October 8, 2015
NEW — 1:50 p.m., Oct. 8, 2015
League dual meets aren’t the best way to measure a cross country team’s abilities, especially because many teams rest their top runners so they’re fresh for large-scale invitational races. Read more
January 14, 2014
Annexing the Klahanie area would lead to many costs and benefits for Issaquah residents according to the city-commissioned Nesbitt Planning and Management study, but questions remain.
October 1, 2013
Alex Daugherty has put her talent on display as a basketball and track and field athlete, but she hadn’t run a cross-country race until early September.
The Skyline High School senior is showing she has the stamina for the sport, winning the individual girls title at Klahanie Park in 18:56.
She had plenty of help as Skyline easily defeated Ballard (19-41) and Eastlake (15-50). Sophomore Maizy Brewer was just 2 seconds back in second place, and fellow senior Samantha Krahling took third in 19:04.
January 22, 2013
Last annexation attempt failed in 2005
The question of how a large-scale annexation on the Sammamish Plateau could affect residents in Issaquah, Klahanie and other unincorporated King County neighborhoods is under the microscope again, almost a decade after a citizen panel tackled the issue.
Issaquah leaders commissioned a $100,000 study and created a citizen task force to examine the Klahanie Potential Annexation Area — 10,800 people in about 3,900 households in the namesake neighborhood and adjacent communities.
The potential annexation area under consideration is in unincorporated King County, and bordered by Issaquah to the south, Sammamish to the north and west, and more unincorporated areas to the east.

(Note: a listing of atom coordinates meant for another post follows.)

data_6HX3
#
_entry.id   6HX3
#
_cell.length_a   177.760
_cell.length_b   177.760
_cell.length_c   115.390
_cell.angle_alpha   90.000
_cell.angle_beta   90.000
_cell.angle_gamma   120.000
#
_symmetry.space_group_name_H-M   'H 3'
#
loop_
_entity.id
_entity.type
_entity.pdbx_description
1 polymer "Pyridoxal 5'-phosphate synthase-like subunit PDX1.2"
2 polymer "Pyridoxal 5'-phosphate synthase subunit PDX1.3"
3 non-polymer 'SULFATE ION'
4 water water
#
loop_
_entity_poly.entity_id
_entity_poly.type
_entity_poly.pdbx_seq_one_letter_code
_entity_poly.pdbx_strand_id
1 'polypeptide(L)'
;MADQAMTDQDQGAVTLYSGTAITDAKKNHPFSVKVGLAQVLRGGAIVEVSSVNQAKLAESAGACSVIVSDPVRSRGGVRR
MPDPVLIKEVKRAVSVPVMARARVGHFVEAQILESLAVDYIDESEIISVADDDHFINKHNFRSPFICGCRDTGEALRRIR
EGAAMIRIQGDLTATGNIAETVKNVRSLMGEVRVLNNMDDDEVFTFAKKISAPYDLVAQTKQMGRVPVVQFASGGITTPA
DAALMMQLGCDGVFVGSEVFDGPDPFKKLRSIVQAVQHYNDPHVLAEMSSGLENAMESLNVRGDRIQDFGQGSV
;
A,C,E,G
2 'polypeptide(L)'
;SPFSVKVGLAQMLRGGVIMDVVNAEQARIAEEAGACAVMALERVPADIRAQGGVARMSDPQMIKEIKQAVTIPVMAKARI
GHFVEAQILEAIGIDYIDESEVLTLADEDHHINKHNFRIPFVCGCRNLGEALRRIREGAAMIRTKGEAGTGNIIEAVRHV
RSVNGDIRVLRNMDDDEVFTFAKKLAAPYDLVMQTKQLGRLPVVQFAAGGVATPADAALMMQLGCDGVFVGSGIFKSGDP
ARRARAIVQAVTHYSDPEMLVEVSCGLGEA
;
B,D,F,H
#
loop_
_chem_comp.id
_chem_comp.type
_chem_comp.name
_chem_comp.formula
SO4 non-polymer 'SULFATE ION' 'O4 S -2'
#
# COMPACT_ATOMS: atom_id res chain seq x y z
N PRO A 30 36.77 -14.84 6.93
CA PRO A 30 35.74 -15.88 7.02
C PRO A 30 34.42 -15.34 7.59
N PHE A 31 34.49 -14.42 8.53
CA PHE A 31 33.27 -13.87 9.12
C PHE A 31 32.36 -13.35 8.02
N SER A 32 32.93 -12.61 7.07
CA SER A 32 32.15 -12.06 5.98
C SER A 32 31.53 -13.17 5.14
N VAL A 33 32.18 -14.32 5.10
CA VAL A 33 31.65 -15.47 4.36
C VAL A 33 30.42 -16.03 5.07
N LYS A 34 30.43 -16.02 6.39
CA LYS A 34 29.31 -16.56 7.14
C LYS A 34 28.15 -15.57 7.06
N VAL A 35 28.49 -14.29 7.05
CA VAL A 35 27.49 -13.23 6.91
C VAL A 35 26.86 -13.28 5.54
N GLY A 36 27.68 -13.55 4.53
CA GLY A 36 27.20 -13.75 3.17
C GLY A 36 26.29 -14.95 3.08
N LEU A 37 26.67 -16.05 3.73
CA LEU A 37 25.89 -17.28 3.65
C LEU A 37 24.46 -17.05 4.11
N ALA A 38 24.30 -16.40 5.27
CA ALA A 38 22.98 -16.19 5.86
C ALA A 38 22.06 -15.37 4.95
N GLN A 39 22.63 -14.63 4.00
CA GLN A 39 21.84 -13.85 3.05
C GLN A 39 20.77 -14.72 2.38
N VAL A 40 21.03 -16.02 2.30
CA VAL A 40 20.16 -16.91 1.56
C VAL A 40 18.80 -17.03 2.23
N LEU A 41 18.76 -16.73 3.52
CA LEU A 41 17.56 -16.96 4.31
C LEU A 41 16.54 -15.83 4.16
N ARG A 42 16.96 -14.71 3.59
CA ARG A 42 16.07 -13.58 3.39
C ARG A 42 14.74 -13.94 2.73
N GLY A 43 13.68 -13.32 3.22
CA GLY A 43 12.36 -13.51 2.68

October 4, 2011
Skyline High School junior cross country runner Keegan Symmes continued his dominance in the KingCo Conference 4A Sept. 28 at Klahanie Park.
Against Eastlake and Inglemoor, he finished in 15 minutes, 41 seconds. Symmes finished 46 seconds ahead of second-place finisher Michael Flindt, of Eastlake.
With Symmes leading the pack, Skyline eked out a win with 31 points to Eastlake’s 32. Inglemoor took third with 62.
“I just ran with the team,” Symmes said after the race.
Symmes and his coach, Brendan Hyland, said most runners took it a little easier at Klahanie, as both Eastlake and Skyline were preparing for the Oct. 1 Tomahawk Twilight Invitational in Marysville. Still, Symmes’ time was near the course record.
“It’s coming together,” he said. “The season hasn’t been as fast as I’d like, but hopefully I’ll get better later.”
Symmes ended up having a busy weekend. At the Tomahawk Twilight Invitational, on the Cedarcrest Golf Course, he finished first in the 3.1-mile race in 15:54. Then, on Oct. 2, Symmes finished second in the 10K race at the Issaquah Rotary Run. He completed the race in 33:27.
August 16, 2011
The separate proposals to add equipment to cell towers in Issaquah and May Valley cleared a regulatory hurdle in early August. So, too, did a proposal to construct a cell tower in Klahanie Park near Challenger Elementary School.
AT&T applied to the King County Department of Development and Environmental Services to add three antennae, six remote radio heads and a surge protector to the cabinet on the Issaquah and May Valley towers.
Crews intend to add equipment on the existing towers near the Issaquah Sportsmen’s Club, 23600 S.E. Evans St., and 18011 S.E. Renton-Issaquah Road, less than a half-mile southwest of the intersection of the street and Southeast May Valley Road.